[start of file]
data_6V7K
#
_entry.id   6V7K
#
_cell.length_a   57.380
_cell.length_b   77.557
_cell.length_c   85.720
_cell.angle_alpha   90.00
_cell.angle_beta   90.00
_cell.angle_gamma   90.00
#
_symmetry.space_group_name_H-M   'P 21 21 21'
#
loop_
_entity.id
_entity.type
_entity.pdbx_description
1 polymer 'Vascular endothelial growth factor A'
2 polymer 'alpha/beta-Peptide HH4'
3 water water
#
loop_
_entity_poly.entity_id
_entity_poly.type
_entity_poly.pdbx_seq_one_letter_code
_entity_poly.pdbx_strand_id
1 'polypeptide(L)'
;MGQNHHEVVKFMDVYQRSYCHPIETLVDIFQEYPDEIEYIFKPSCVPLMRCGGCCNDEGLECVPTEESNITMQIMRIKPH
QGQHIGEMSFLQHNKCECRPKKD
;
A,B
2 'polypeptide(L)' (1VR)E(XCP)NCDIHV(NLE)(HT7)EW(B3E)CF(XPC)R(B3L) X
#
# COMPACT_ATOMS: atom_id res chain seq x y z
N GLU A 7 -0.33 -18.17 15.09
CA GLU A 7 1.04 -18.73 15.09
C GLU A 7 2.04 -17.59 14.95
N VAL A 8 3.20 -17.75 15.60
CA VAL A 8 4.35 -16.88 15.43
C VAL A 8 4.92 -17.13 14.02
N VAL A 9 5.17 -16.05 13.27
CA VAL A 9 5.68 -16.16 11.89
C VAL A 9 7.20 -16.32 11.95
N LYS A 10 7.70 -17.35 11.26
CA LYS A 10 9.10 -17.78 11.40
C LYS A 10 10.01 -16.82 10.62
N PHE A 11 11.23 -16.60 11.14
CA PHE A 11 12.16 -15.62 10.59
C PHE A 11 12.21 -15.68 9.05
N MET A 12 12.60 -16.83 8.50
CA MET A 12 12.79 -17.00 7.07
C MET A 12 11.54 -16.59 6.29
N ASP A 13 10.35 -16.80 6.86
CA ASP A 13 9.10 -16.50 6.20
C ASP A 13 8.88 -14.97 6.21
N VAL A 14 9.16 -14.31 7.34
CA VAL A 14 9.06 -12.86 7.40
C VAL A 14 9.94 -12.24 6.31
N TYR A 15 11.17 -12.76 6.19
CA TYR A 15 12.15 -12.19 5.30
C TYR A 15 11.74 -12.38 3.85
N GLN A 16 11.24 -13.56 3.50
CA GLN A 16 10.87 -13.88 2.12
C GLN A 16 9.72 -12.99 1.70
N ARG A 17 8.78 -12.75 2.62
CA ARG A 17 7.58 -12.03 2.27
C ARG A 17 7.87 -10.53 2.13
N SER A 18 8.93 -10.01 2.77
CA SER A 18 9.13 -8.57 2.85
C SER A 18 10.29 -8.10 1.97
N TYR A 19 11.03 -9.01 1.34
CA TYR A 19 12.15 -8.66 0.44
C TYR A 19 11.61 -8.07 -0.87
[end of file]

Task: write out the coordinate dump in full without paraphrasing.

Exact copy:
data_6V7K
#
_entry.id   6V7K
#
_cell.length_a   57.380
_cell.length_b   77.557
_cell.length_c   85.720
_cell.angle_alpha   90.00
_cell.angle_beta   90.00
_cell.angle_gamma   90.00
#
_symmetry.space_group_name_H-M   'P 21 21 21'
#
loop_
_entity.id
_entity.type
_entity.pdbx_description
1 polymer 'Vascular endothelial growth factor A'
2 polymer 'alpha/beta-Peptide HH4'
3 water water
#
loop_
_entity_poly.entity_id
_entity_poly.type
_entity_poly.pdbx_seq_one_letter_code
_entity_poly.pdbx_strand_id
1 'polypeptide(L)'
;MGQNHHEVVKFMDVYQRSYCHPIETLVDIFQEYPDEIEYIFKPSCVPLMRCGGCCNDEGLECVPTEESNITMQIMRIKPH
QGQHIGEMSFLQHNKCECRPKKD
;
A,B
2 'polypeptide(L)' (1VR)E(XCP)NCDIHV(NLE)(HT7)EW(B3E)CF(XPC)R(B3L) X
#
# COMPACT_ATOMS: atom_id res chain seq x y z
N GLU A 7 -0.33 -18.17 15.09
CA GLU A 7 1.04 -18.73 15.09
C GLU A 7 2.04 -17.59 14.95
N VAL A 8 3.20 -17.75 15.60
CA VAL A 8 4.35 -16.88 15.43
C VAL A 8 4.92 -17.13 14.02
N VAL A 9 5.17 -16.05 13.27
CA VAL A 9 5.68 -16.16 11.89
C VAL A 9 7.20 -16.32 11.95
N LYS A 10 7.70 -17.35 11.26
CA LYS A 10 9.10 -17.78 11.40
C LYS A 10 10.01 -16.82 10.62
N PHE A 11 11.23 -16.60 11.14
CA PHE A 11 12.16 -15.62 10.59
C PHE A 11 12.21 -15.68 9.05
N MET A 12 12.60 -16.83 8.50
CA MET A 12 12.79 -17.00 7.07
C MET A 12 11.54 -16.59 6.29
N ASP A 13 10.35 -16.80 6.86
CA ASP A 13 9.10 -16.50 6.20
C ASP A 13 8.88 -14.97 6.21
N VAL A 14 9.16 -14.31 7.34
CA VAL A 14 9.06 -12.86 7.40
C VAL A 14 9.94 -12.24 6.31
N TYR A 15 11.17 -12.76 6.19
CA TYR A 15 12.15 -12.19 5.30
C TYR A 15 11.74 -12.38 3.85
N GLN A 16 11.24 -13.56 3.50
CA GLN A 16 10.87 -13.88 2.12
C GLN A 16 9.72 -12.99 1.70
N ARG A 17 8.78 -12.75 2.62
CA ARG A 17 7.58 -12.03 2.27
C ARG A 17 7.87 -10.53 2.13
N SER A 18 8.93 -10.01 2.77
CA SER A 18 9.13 -8.57 2.85
C SER A 18 10.29 -8.10 1.97
N TYR A 19 11.03 -9.01 1.34
CA TYR A 19 12.15 -8.66 0.44
C TYR A 19 11.61 -8.07 -0.87